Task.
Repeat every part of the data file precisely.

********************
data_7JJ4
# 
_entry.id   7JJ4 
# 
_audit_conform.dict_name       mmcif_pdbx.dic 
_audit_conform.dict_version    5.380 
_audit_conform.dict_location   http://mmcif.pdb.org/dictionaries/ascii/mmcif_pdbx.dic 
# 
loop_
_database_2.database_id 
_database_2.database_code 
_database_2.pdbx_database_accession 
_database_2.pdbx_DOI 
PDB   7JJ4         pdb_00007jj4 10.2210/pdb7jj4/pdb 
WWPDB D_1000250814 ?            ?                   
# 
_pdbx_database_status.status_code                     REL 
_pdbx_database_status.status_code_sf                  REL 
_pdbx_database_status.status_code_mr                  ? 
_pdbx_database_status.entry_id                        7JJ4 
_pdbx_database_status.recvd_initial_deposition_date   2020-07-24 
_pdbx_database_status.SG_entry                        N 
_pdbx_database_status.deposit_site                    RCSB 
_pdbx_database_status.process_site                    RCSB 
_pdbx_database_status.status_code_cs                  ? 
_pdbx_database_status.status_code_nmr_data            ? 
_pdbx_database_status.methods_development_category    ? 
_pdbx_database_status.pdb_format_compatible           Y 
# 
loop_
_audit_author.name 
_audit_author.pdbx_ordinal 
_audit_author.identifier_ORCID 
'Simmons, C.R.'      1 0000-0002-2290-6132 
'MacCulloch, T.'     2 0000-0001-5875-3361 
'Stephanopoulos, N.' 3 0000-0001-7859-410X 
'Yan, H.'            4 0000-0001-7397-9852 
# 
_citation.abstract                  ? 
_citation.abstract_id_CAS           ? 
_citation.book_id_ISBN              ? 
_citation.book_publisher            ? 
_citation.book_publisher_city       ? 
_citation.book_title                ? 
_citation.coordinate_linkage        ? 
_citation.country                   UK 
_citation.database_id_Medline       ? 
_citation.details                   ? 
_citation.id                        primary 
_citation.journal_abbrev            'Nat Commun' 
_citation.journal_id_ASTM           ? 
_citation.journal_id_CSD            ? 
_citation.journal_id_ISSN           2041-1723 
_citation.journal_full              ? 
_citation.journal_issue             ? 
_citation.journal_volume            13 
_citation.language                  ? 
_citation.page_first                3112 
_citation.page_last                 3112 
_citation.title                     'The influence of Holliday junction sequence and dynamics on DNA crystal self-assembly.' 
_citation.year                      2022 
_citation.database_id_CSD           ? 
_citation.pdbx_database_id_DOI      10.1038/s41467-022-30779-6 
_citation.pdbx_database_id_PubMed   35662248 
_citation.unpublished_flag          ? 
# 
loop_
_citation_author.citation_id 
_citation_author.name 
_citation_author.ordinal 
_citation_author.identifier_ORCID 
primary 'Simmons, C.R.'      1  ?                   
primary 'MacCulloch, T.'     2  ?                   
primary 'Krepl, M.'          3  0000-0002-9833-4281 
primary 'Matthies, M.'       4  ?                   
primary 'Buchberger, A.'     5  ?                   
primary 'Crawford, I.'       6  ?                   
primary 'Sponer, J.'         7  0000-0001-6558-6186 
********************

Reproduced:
data_7JJ4
# 
_entry.id   7JJ4 
# 
_audit_conform.dict_name       mmcif_pdbx.dic 
_audit_conform.dict_version    5.380 
_audit_conform.dict_location   http://mmcif.pdb.org/dictionaries/ascii/mmcif_pdbx.dic 
# 
loop_
_database_2.database_id 
_database_2.database_code 
_database_2.pdbx_database_accession 
_database_2.pdbx_DOI 
PDB   7JJ4         pdb_00007jj4 10.2210/pdb7jj4/pdb 
WWPDB D_1000250814 ?            ?                   
# 
_pdbx_database_status.status_code                     REL 
_pdbx_database_status.status_code_sf                  REL 
_pdbx_database_status.status_code_mr                  ? 
_pdbx_database_status.entry_id                        7JJ4 
_pdbx_database_status.recvd_initial_deposition_date   2020-07-24 
_pdbx_database_status.SG_entry                        N 
_pdbx_database_status.deposit_site                    RCSB 
_pdbx_database_status.process_site                    RCSB 
_pdbx_database_status.status_code_cs                  ? 
_pdbx_database_status.status_code_nmr_data            ? 
_pdbx_database_status.methods_development_category    ? 
_pdbx_database_status.pdb_format_compatible           Y 
# 
loop_
_audit_author.name 
_audit_author.pdbx_ordinal 
_audit_author.identifier_ORCID 
'Simmons, C.R.'      1 0000-0002-2290-6132 
'MacCulloch, T.'     2 0000-0001-5875-3361 
'Stephanopoulos, N.' 3 0000-0001-7859-410X 
'Yan, H.'            4 0000-0001-7397-9852 
# 
_citation.abstract                  ? 
_citation.abstract_id_CAS           ? 
_citation.book_id_ISBN              ? 
_citation.book_publisher            ? 
_citation.book_publisher_city       ? 
_citation.book_title                ? 
_citation.coordinate_linkage        ? 
_citation.country                   UK 
_citation.database_id_Medline       ? 
_citation.details                   ? 
_citation.id                        primary 
_citation.journal_abbrev            'Nat Commun' 
_citation.journal_id_ASTM           ? 
_citation.journal_id_CSD            ? 
_citation.journal_id_ISSN           2041-1723 
_citation.journal_full              ? 
_citation.journal_issue             ? 
_citation.journal_volume            13 
_citation.language                  ? 
_citation.page_first                3112 
_citation.page_last                 3112 
_citation.title                     'The influence of Holliday junction sequence and dynamics on DNA crystal self-assembly.' 
_citation.year                      2022 
_citation.database_id_CSD           ? 
_citation.pdbx_database_id_DOI      10.1038/s41467-022-30779-6 
_citation.pdbx_database_id_PubMed   35662248 
_citation.unpublished_flag          ? 
# 
loop_
_citation_author.citation_id 
_citation_author.name 
_citation_author.ordinal 
_citation_author.identifier_ORCID 
primary 'Simmons, C.R.'      1  ?                   
primary 'MacCulloch, T.'     2  ?                   
primary 'Krepl, M.'          3  0000-0002-9833-4281 
primary 'Matthies, M.'       4  ?                   
primary 'Buchberger, A.'     5  ?                   
primary 'Crawford, I.'       6  ?                   
primary 'Sponer, J.'         7  0000-0001-6558-6186 